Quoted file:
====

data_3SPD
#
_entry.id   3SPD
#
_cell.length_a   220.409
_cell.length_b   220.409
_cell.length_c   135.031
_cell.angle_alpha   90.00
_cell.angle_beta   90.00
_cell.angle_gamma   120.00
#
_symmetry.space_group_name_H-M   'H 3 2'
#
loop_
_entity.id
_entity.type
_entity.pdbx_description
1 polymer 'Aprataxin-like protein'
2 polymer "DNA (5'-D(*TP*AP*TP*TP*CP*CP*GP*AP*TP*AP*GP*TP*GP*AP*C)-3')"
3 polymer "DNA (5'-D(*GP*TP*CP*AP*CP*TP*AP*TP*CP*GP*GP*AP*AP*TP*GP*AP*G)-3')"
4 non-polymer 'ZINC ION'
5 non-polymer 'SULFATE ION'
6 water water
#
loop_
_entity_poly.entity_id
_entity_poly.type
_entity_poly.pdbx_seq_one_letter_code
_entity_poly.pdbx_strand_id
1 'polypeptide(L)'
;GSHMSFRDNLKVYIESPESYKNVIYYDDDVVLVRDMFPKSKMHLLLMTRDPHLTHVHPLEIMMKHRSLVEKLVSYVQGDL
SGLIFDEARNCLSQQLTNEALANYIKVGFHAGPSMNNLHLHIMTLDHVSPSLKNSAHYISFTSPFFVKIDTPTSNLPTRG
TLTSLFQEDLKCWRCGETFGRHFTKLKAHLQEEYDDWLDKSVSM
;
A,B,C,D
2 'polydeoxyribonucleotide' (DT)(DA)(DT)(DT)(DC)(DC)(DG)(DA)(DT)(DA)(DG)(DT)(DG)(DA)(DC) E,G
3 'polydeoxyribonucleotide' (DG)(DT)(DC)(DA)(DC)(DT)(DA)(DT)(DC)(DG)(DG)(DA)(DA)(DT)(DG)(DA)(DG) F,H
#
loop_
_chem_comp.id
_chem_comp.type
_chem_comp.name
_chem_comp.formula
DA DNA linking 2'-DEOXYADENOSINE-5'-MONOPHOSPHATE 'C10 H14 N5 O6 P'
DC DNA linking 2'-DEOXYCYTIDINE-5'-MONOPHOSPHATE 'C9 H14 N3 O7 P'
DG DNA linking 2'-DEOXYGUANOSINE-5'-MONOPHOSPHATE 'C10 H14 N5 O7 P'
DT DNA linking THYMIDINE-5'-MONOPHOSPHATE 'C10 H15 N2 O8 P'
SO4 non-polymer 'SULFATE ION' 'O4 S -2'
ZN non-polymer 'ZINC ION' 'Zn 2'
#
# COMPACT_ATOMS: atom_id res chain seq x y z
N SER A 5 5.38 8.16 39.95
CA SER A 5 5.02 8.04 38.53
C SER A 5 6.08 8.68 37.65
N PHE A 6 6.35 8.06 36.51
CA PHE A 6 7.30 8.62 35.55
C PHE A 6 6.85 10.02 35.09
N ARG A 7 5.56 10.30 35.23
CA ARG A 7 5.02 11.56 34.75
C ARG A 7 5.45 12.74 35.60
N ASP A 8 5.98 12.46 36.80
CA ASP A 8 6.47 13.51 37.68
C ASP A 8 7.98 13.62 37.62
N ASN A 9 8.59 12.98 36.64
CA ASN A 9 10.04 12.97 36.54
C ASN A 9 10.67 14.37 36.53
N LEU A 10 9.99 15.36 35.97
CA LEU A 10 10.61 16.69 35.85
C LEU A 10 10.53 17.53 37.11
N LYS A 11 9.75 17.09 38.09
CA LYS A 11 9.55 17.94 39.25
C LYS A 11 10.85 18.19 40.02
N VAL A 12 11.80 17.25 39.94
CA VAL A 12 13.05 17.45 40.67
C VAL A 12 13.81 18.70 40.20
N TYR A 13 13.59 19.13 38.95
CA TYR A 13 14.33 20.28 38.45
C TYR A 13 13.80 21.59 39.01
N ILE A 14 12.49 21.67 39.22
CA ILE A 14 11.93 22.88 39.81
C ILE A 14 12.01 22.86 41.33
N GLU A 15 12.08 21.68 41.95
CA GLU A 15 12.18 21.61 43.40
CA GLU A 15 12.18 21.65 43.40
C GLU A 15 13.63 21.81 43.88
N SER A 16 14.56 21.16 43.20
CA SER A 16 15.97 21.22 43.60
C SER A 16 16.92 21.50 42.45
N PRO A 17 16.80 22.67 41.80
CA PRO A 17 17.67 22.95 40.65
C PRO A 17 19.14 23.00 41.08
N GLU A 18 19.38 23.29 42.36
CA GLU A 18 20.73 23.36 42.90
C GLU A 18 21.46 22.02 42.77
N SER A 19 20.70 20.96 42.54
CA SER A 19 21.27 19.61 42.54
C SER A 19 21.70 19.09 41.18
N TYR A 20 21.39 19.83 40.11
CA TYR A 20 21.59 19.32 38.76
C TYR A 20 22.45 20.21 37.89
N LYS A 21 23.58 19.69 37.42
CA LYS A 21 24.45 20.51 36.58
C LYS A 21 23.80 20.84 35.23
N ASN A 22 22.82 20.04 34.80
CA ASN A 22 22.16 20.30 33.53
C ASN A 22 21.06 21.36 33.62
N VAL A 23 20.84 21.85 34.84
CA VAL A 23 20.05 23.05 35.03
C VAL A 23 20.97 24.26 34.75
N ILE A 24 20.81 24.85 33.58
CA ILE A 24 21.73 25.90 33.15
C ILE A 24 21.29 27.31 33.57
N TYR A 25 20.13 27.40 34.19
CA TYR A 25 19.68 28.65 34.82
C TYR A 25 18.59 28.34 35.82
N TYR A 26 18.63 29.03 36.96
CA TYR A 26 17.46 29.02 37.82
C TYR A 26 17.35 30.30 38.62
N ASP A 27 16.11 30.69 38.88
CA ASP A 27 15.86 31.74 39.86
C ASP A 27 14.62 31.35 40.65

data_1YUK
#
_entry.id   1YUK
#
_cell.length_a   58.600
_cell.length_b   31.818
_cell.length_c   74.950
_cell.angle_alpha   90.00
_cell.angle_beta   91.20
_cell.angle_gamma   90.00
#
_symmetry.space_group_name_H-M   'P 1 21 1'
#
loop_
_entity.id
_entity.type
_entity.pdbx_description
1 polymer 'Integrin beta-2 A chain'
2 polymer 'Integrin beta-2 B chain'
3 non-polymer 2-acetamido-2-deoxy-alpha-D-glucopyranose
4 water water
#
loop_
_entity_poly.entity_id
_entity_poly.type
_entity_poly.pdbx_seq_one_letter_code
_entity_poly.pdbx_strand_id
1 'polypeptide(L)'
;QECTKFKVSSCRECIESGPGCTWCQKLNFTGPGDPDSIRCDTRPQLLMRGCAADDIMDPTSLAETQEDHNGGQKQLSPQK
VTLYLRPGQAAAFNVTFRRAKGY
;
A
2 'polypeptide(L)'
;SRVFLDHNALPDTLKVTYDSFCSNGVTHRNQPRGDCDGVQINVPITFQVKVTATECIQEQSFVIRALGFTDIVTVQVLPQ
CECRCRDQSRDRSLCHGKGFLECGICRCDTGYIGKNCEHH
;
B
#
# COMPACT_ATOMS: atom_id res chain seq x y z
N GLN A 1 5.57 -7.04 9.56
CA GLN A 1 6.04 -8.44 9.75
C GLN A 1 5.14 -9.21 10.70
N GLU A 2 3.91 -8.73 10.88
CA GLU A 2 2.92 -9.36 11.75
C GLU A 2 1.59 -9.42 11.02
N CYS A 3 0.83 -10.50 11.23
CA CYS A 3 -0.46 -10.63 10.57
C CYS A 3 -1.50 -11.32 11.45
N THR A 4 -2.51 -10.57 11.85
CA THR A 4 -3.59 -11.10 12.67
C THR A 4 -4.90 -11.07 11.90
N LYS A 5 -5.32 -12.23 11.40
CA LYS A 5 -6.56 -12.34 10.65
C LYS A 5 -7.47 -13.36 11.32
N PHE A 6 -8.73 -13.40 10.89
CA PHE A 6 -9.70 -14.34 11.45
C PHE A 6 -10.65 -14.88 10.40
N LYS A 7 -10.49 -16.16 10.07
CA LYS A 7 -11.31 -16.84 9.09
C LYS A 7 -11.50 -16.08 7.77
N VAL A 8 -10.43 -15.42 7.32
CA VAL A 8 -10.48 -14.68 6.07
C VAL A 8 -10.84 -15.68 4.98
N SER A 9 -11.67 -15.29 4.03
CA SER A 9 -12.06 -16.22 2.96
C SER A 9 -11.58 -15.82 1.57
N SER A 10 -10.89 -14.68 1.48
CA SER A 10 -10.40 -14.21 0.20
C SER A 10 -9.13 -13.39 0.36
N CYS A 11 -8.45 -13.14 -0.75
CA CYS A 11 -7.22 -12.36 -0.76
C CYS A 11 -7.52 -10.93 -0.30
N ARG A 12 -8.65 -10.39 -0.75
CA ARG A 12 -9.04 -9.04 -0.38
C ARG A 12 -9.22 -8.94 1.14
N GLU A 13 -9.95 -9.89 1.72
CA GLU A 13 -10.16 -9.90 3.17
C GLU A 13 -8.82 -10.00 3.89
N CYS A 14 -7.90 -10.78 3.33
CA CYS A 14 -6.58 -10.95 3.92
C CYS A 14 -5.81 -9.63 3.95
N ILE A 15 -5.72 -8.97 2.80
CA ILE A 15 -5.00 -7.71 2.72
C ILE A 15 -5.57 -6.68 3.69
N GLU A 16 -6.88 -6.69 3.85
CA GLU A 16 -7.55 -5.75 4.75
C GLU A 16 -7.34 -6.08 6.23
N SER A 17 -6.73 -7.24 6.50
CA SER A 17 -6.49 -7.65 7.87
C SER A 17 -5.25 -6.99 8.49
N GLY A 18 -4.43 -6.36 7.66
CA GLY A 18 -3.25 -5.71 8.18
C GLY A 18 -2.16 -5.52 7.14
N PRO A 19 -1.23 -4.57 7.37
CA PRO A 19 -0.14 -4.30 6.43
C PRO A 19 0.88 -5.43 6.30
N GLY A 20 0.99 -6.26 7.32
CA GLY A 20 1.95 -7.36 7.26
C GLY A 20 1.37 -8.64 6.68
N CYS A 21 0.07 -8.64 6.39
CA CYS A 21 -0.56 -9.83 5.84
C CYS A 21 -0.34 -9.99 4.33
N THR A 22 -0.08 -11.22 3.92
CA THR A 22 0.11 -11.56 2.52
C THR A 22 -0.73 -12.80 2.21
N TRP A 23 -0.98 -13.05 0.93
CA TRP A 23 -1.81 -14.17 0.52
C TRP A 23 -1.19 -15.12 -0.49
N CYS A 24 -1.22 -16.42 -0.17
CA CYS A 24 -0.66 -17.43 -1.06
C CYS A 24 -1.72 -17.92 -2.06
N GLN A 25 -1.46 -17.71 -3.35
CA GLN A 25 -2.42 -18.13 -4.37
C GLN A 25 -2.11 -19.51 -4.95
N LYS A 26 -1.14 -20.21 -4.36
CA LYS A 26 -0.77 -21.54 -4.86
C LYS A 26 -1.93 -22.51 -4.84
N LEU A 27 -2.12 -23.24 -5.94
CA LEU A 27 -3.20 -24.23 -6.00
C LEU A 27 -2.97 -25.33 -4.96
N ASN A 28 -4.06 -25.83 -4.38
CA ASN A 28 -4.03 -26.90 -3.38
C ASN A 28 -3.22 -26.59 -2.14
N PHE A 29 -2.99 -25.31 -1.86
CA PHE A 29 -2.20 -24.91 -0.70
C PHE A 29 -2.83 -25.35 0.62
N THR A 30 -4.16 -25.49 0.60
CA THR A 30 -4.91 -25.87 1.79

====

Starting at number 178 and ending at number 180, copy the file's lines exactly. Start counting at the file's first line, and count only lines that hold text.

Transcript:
C PHE A 6 -10.65 -14.88 10.40
N LYS A 7 -10.49 -16.16 10.07
CA LYS A 7 -11.31 -16.84 9.09